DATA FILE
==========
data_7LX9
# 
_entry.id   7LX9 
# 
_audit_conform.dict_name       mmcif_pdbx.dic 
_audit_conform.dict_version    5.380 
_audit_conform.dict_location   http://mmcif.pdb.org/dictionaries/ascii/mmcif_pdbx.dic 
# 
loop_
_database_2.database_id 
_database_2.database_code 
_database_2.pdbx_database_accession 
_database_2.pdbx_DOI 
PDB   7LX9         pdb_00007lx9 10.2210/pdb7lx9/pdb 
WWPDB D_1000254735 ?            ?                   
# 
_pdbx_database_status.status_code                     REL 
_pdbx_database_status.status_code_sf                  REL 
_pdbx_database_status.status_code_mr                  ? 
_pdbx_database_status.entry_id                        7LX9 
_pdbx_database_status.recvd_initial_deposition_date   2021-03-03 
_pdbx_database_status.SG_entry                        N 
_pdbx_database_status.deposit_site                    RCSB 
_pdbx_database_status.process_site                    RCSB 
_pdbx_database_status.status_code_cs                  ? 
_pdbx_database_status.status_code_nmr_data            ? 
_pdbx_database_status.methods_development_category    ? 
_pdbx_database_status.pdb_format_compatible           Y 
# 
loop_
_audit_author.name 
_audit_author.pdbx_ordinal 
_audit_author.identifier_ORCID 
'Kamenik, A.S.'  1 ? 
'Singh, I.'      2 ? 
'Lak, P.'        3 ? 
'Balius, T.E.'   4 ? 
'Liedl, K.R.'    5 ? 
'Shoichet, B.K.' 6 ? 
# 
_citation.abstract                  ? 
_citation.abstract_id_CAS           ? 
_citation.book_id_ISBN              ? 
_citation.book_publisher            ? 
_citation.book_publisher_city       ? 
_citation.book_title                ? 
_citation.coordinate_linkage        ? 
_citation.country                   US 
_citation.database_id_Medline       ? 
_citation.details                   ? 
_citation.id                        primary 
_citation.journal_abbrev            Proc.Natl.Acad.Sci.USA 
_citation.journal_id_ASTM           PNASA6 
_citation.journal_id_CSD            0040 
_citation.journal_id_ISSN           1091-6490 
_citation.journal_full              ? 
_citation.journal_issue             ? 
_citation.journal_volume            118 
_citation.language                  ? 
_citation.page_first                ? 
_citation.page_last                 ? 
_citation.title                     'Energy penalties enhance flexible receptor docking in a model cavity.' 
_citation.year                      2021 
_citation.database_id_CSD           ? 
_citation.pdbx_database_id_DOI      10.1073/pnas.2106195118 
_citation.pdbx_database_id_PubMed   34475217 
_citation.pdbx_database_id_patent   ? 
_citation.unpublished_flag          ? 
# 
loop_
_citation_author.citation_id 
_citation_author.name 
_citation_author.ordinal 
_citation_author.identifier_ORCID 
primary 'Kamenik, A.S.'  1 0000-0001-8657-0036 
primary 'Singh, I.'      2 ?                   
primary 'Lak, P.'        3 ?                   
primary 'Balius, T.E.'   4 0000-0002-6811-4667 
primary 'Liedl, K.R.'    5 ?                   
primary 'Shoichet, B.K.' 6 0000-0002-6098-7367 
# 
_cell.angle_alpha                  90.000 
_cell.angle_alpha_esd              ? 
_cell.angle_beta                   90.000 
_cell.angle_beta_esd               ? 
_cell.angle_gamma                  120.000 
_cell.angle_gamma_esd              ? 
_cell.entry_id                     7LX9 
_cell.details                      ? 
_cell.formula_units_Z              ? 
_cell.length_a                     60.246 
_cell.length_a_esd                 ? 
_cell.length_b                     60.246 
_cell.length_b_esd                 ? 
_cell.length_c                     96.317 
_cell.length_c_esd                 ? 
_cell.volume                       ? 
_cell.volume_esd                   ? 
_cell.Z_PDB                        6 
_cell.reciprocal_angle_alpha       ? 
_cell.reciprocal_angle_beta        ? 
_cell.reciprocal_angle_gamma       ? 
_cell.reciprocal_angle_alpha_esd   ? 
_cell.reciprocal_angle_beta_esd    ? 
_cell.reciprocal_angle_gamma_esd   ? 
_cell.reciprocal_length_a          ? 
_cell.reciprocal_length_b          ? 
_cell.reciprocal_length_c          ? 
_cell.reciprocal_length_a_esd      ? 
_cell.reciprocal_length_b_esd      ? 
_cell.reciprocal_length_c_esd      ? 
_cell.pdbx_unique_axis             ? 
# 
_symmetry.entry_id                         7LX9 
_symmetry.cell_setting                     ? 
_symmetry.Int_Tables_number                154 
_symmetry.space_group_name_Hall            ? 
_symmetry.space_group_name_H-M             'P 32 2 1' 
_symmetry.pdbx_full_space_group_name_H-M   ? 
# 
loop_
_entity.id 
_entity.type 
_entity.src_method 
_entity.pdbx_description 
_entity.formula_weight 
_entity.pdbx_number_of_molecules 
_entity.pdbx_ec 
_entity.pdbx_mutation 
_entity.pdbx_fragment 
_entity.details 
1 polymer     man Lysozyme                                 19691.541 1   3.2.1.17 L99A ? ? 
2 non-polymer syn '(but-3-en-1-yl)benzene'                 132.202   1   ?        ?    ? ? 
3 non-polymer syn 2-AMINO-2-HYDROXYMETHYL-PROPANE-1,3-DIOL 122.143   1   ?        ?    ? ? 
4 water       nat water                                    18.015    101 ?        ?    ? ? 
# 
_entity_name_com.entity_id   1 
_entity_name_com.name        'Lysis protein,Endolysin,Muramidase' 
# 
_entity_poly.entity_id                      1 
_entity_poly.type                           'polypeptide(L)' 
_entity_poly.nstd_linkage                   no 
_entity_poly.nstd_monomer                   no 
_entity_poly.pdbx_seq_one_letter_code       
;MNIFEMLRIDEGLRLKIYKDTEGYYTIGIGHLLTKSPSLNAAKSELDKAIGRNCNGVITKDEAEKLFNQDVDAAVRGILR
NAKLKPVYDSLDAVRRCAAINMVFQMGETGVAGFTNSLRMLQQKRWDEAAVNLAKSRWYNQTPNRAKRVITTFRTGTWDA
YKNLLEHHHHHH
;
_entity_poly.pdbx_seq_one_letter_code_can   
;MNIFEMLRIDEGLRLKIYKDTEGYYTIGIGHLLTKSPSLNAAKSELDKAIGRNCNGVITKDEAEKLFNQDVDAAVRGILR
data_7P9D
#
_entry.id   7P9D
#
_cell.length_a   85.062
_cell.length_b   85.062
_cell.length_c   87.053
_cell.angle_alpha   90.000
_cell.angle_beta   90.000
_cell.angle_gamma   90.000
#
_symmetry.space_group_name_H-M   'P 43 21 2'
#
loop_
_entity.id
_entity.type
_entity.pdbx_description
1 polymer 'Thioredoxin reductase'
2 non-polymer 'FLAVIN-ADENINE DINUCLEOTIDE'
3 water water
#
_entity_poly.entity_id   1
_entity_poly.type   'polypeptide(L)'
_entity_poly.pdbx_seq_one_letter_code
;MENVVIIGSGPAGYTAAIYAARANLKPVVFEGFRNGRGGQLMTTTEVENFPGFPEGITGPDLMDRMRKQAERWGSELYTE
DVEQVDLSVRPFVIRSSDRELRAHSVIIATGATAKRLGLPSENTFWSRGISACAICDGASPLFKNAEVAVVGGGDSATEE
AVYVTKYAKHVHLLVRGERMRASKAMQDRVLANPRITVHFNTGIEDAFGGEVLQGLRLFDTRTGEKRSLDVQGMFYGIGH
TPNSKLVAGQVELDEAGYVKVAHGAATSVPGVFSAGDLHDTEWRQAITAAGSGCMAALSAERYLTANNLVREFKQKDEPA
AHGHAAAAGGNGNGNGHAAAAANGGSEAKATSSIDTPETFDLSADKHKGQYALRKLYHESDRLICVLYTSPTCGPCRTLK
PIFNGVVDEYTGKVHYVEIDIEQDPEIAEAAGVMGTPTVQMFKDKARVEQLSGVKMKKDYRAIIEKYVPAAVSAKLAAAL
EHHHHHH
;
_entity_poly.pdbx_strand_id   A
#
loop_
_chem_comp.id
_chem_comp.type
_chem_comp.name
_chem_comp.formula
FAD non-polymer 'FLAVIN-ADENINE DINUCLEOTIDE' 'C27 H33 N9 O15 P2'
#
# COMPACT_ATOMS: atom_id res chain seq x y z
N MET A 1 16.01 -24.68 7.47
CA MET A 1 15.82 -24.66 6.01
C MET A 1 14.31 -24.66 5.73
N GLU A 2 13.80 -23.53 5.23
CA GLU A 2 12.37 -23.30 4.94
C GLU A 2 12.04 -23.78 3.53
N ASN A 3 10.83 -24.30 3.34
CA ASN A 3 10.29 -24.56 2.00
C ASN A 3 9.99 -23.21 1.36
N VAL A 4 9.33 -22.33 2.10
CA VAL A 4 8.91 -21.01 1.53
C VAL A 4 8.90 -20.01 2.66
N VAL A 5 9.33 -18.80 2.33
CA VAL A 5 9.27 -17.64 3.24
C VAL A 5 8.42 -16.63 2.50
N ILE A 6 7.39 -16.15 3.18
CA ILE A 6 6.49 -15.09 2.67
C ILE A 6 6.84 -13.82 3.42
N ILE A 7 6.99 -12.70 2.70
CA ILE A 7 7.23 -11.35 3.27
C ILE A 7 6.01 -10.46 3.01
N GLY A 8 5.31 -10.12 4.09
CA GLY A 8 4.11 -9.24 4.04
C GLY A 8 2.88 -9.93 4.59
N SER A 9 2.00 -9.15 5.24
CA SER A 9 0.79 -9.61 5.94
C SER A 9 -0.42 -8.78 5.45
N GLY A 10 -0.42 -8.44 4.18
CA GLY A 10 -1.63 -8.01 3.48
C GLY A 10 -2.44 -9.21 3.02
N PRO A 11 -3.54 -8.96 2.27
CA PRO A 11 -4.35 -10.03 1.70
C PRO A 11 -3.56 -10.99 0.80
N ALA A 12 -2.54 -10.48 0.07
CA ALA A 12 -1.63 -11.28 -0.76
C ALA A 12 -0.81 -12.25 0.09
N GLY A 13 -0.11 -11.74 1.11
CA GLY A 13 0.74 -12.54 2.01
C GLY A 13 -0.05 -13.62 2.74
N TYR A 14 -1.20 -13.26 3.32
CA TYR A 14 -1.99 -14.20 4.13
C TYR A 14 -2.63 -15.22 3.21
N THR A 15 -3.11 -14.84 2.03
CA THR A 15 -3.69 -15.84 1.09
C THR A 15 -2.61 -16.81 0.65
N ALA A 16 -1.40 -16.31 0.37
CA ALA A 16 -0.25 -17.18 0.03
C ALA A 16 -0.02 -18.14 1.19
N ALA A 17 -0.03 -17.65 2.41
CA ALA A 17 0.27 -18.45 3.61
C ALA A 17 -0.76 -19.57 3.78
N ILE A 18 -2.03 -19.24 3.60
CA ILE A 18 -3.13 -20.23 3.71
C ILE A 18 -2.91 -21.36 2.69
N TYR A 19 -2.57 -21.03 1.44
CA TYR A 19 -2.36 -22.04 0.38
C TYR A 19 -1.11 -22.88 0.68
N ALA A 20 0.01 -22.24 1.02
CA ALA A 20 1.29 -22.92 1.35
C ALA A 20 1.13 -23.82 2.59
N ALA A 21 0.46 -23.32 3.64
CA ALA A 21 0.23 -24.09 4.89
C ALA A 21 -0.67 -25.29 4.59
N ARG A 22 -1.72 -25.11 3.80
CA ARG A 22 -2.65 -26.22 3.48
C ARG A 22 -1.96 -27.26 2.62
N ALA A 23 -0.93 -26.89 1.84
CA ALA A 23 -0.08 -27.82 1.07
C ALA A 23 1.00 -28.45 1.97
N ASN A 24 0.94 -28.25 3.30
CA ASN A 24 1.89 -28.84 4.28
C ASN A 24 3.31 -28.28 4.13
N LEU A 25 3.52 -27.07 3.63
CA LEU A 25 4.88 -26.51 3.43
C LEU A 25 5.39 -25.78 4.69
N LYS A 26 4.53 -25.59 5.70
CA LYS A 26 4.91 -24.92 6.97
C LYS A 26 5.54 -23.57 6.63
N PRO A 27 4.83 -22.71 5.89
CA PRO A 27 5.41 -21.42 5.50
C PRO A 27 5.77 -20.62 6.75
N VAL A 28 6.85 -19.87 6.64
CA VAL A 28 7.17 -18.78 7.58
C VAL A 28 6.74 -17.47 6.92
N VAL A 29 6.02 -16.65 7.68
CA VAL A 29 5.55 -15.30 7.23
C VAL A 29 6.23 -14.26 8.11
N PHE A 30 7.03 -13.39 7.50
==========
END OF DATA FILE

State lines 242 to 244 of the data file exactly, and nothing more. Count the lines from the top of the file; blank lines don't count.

CA ALA A 17 0.27 -18.45 3.61
C ALA A 17 -0.76 -19.57 3.78
N ILE A 18 -2.03 -19.24 3.60